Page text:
George Houstoun Reid (February 25, 1845 - September 12, 1918), Australian politician and fourth Prime Minister of Australia, was born in Johnstone, Renfrewshire, Scotland, son of a Church of Scotland minister, migrated to Victoria with his family as a child. He was educated at what later became Scotch College, but when the family moved to Sydney Reid obtained a job as a clerk. Joining the colonial public service, he rose rapidly and in 1878 he became head of the Attorney-General's department. He also published several books on political questions, notably free trade.
Qualifying as a barrister in 1879, he obtained a seat in the New South Wales Legislative Assembly in 1880, and held a seat in the New South Wales Parliament until Federation in 1901. He succeeded Sir Henry Parkes as leader of the Free Trade Party, and became Premier of New South Wales in 1894 at the head of a progressive ministry supported by the Labour Party. In 1899, however, he fell out with Labour and resigned. By this time Reid had grown hugely fat and sported a walrus moustache and a monocle, but his buffoonish image concealed a shrewd political brain.
Reid supported the federation of the Australian colonies, but since the campaign was led by his Protectionist opponent Edmund Barton he did not take a leadring role. When the proposed federal constitution was put to a referendum in New South Wales in 1899, he took the unusual position of saying that although he was opposed to it, he would personally vote for it. This earned him the nick-name "Yes-No Reid." The referendum was defeated, and Reid was able to secure greater concessions for New South Wales.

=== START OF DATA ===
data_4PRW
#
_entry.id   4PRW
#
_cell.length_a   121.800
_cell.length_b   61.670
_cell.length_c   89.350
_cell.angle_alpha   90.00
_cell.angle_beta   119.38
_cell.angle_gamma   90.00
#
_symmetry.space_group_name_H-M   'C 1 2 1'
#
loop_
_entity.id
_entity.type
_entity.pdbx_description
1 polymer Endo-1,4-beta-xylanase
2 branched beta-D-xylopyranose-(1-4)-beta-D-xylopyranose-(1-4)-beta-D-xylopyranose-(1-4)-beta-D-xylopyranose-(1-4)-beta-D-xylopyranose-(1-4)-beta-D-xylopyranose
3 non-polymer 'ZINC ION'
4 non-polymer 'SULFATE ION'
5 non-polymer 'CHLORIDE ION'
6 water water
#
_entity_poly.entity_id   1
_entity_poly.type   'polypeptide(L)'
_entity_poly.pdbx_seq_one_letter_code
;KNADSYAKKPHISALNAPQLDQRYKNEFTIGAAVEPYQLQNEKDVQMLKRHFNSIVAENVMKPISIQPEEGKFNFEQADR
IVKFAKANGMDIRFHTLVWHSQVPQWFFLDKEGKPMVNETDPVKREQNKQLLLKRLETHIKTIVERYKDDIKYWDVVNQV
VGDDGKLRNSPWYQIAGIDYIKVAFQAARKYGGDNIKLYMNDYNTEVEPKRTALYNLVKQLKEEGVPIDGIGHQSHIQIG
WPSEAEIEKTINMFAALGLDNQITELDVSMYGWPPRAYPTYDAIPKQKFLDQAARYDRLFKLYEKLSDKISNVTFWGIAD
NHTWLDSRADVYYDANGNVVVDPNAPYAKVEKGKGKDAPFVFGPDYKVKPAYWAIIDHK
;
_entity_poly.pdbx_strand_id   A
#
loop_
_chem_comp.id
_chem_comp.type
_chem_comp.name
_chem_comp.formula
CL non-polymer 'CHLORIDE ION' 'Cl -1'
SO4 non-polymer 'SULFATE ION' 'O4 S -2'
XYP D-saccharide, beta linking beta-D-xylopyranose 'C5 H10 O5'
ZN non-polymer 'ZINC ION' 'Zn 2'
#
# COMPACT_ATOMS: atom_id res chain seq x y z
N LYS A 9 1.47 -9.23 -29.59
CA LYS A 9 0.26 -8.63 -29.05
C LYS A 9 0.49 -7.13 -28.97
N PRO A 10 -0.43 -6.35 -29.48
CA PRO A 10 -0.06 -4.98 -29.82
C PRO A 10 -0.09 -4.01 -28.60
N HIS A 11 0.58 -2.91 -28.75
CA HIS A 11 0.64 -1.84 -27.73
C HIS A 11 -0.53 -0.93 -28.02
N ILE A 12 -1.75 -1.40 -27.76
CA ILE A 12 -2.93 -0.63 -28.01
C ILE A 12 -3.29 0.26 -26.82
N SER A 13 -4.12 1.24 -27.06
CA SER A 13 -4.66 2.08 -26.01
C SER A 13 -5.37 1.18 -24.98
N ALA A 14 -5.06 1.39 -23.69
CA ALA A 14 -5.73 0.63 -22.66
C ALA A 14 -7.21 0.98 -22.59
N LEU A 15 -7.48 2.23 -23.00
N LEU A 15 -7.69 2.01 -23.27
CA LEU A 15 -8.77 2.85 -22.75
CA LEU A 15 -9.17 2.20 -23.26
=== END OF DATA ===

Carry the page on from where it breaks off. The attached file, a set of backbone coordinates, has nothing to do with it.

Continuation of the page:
Reid was elected to the first federal Parliament as MP for East Sydney in 1901. Labor no longer trusted him and gave their support to the Barton government, so Reid became the first Leader of the Opposition, a position which his robust debating style and rollicking sense of humour suited him to. He improved his party's position in the 1903 elections, and in August 1904, when the Watson government resigned, he became Prime Minister.
Reid did not have a majority in either House, and he knew it would be only a matter of time before the Deakin's Protectionists patched up their differences with Labor, so he enjoyed himself in office while he could. In July 1905 the other two parties duly voted him out, and he left office with a good grace. He gained seats once more in 1906, but failed to win a majority. In 1908, when Deakin proposed a "Fusion" of the two non-Labor parties, Reid stood aside from leadership. In 1910 he resigned from Parliament and was appointed as Australia's first High Commissioner in London.
Reid was extremely popular in Britain, and in 1916, when his term as High Commissioner ended, he was elected to the House of Commons for a London seat as a "Non Party Empire" candidate, where he acted as a spokesman for the self-governing Dominions in supporting the war effort. He died suddenly in London in September 1918.
Reid's poshumous reputation suffered from the general acceptance of protectionist policies by all parties, as well as from his buffoonish public image. In 1989 W G McMinn published George Reid (Melbourne University Press), a serious biography designed to rescue Reid from his reputation as a clownish reactionary and show his Free Trade policies as having been vindicated by history.
John Christian Watson
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